I haven’t had a lot to add through hours of these House Manager impeachment arguments. But right now I’m watching Adam Schiff and well … he’s making a really convincing, damning set of arguments about all the accusations the President’s lawyers are denying while they simultaneously refuse to release records which would quickly confirm and refute those accusations. These are cases in which we know there are contemporaneous notes or other records. The answers are there. But they refuse to release them. It is a damning indictment not only of the President but even more his Senate accomplices.
The President is stonewalling and his Senate accomplices are backing him up. They’re supposed to be jurors but they want to help him keep the proof secret. There’s really nothing else to say.
This is how to do it: make clear that it is the Senate Republican caucus which is on trial and act accordingly.
Sen. Ron Johnson (R-WI), a witness to the late stages of Trump’s hold on Ukraine military assistance, visibly shook his head in apparent disagreement as Rep. Adam Schiff (D-CA) described the major points of that phase of the pressure campaign.
Everything today is impeachment. We sit here listening to Adam Schiff make the House’s opening statement. But even with that I want to flag your attention to this story about the Crown Prince of Saudi Arabia and the hacking of Jeff Bezos’s cell phone.
At one level it is a tabloid story. Bezos’s phone was allegedly hacked and the hackers discovered evidence of an affair. Evidence was later shared with The National Enquirer. They published it. Bezos’s was embarrassed and he and his wife announced they were divorcing.
But this is a much, much bigger deal than the marital embarrassment of the richest man in the world.
After a late night of proceedings in the Senate, in which the majority party shot down each and every one of the minority’s amendments to Majority Leader Mitch McConnell’s (R-KY) rules for the impeachment trial, we were expecting Senate Republicans to file procedural motions this morning, including a possible motion to dismiss. It’s just after 10 a.m. ET and we’ve seen nothing, meaning Senate Republicans likely lack the votes to support an outright dismissal. Here’s more on that and other stories we’re following:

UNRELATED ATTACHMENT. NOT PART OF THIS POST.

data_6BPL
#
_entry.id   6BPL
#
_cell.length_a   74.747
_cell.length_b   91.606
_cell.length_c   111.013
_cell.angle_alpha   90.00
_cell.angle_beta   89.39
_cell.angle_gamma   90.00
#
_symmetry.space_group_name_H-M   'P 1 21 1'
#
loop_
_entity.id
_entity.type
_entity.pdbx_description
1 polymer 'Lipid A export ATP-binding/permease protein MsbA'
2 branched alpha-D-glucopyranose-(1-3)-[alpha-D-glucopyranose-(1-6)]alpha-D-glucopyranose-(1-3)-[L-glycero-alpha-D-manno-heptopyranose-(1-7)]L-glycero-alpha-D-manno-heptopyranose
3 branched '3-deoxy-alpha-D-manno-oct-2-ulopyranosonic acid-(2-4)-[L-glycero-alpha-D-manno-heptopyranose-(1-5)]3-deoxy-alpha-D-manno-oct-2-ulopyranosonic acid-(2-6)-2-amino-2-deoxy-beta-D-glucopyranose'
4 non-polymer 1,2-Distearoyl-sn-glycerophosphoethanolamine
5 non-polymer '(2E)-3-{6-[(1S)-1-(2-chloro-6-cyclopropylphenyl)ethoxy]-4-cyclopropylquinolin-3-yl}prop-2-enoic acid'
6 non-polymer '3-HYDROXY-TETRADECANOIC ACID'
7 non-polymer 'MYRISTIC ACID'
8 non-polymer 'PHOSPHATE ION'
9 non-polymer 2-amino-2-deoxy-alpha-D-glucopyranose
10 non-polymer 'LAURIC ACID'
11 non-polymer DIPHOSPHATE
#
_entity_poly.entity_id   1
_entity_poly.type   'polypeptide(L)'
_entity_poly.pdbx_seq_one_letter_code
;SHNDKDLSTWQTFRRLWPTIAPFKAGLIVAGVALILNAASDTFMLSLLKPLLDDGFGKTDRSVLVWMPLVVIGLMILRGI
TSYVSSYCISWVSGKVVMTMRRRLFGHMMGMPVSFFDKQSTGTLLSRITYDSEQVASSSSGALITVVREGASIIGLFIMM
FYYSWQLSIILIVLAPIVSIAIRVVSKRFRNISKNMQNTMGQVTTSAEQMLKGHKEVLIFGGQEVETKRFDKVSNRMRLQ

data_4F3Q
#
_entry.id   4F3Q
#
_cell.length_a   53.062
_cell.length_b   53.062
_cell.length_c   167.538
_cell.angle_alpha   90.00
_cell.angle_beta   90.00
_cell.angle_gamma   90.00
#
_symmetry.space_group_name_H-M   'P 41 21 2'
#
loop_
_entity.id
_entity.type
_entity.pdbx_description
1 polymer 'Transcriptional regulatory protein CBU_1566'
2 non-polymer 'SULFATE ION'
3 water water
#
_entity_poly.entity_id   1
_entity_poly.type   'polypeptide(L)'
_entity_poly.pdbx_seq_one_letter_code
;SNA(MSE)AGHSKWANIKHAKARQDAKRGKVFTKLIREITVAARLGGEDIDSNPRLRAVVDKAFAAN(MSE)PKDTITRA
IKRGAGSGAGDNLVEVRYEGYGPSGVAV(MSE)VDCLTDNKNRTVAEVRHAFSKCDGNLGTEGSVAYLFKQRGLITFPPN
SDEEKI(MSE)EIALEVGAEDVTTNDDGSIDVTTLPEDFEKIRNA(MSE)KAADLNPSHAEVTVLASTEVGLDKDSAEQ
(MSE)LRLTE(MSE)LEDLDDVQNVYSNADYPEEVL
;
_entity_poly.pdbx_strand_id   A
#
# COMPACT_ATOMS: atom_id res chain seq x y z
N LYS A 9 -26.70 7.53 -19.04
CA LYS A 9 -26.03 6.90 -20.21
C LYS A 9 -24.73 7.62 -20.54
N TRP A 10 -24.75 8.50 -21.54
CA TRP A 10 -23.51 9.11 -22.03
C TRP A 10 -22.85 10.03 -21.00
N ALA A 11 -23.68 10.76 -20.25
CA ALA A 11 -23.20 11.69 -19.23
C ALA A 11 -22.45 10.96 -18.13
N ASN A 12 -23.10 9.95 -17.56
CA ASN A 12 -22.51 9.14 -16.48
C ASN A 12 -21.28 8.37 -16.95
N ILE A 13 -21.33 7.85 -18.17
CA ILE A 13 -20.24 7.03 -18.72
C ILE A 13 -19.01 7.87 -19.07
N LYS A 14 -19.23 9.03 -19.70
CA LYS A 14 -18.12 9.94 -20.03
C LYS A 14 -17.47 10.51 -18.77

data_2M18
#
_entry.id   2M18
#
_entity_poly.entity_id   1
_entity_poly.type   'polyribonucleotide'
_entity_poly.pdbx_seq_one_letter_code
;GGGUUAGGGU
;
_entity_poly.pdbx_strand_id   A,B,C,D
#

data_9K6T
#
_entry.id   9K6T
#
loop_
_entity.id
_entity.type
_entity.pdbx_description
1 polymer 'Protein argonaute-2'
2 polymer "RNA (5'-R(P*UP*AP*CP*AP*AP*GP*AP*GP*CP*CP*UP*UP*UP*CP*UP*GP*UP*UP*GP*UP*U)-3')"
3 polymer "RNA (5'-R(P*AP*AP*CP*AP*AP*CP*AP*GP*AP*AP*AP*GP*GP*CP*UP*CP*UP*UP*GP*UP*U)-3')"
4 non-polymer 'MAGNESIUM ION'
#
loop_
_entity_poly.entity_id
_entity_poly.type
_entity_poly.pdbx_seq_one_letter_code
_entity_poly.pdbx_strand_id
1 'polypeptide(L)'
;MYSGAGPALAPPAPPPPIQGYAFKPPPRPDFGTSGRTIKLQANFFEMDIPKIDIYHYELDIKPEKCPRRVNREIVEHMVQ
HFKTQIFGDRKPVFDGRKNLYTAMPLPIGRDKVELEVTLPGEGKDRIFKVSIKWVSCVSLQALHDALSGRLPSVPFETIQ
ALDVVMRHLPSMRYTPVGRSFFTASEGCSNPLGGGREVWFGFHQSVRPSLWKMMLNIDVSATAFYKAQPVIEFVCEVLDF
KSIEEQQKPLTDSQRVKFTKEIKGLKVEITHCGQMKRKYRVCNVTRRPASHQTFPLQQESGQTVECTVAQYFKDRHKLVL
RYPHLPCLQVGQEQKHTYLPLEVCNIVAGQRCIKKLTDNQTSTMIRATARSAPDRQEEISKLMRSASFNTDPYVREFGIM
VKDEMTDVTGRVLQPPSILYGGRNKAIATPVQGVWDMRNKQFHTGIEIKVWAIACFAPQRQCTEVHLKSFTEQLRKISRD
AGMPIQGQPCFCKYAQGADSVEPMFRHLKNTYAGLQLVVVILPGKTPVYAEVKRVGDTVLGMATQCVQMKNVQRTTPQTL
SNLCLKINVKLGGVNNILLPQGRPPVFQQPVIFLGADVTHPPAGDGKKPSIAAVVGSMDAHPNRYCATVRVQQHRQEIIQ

A very amped-up Jay Sekulow ended his argument against Sen. Chuck Schumer’s (D-NY) latest amendment with a diatribe against what Rep. Val Demings (D-FL) had said about “lawyer lawsuits.” His repeated comments about “lawyer lawsuits” appeared to prompt confusion on the House managers table in the well of the chamber, where the House members are joined by lawyers who have been working on the House inquiry.
So far, I would say Chairman Schiff has done a good job at putting Senate Republicans on trial. As I’ve suggested previously, I don’t expect this will shift their views. But it will put their participation in this cover-up in stark relief. And that is a story for the November election.
I’m going to be doing running updates in our staff blog with my colleagues. But here’s one nugget I wanted to share with you here. It really captures the whole story. The President’s lawyer Pat Cipollone says that all the evidence will show that “the President has done absolutely nothing wrong.” In other words, there’s no argument here that this hasn’t met some threshold or that there’s some shortcoming in evidence. The argument is that everything we’ve learned is completely fine.
"the president has done absolutely nothing wrong." … that pretty much says it all. pic.twitter.com/Hv4zeYy4SC
— Josh Marshall (@joshtpm) January 21, 2020
President Trump went down in history this month as the third president to be impeached, in part over an abuse of power allegation involving an attempt to extort Ukraine into attacking Democratic frontrunner Joe Biden.
But the story of the pressure campaign actually begins long before this year, with an individual who has gone without much mentioned during the impeachment inquiry: Paul Manafort.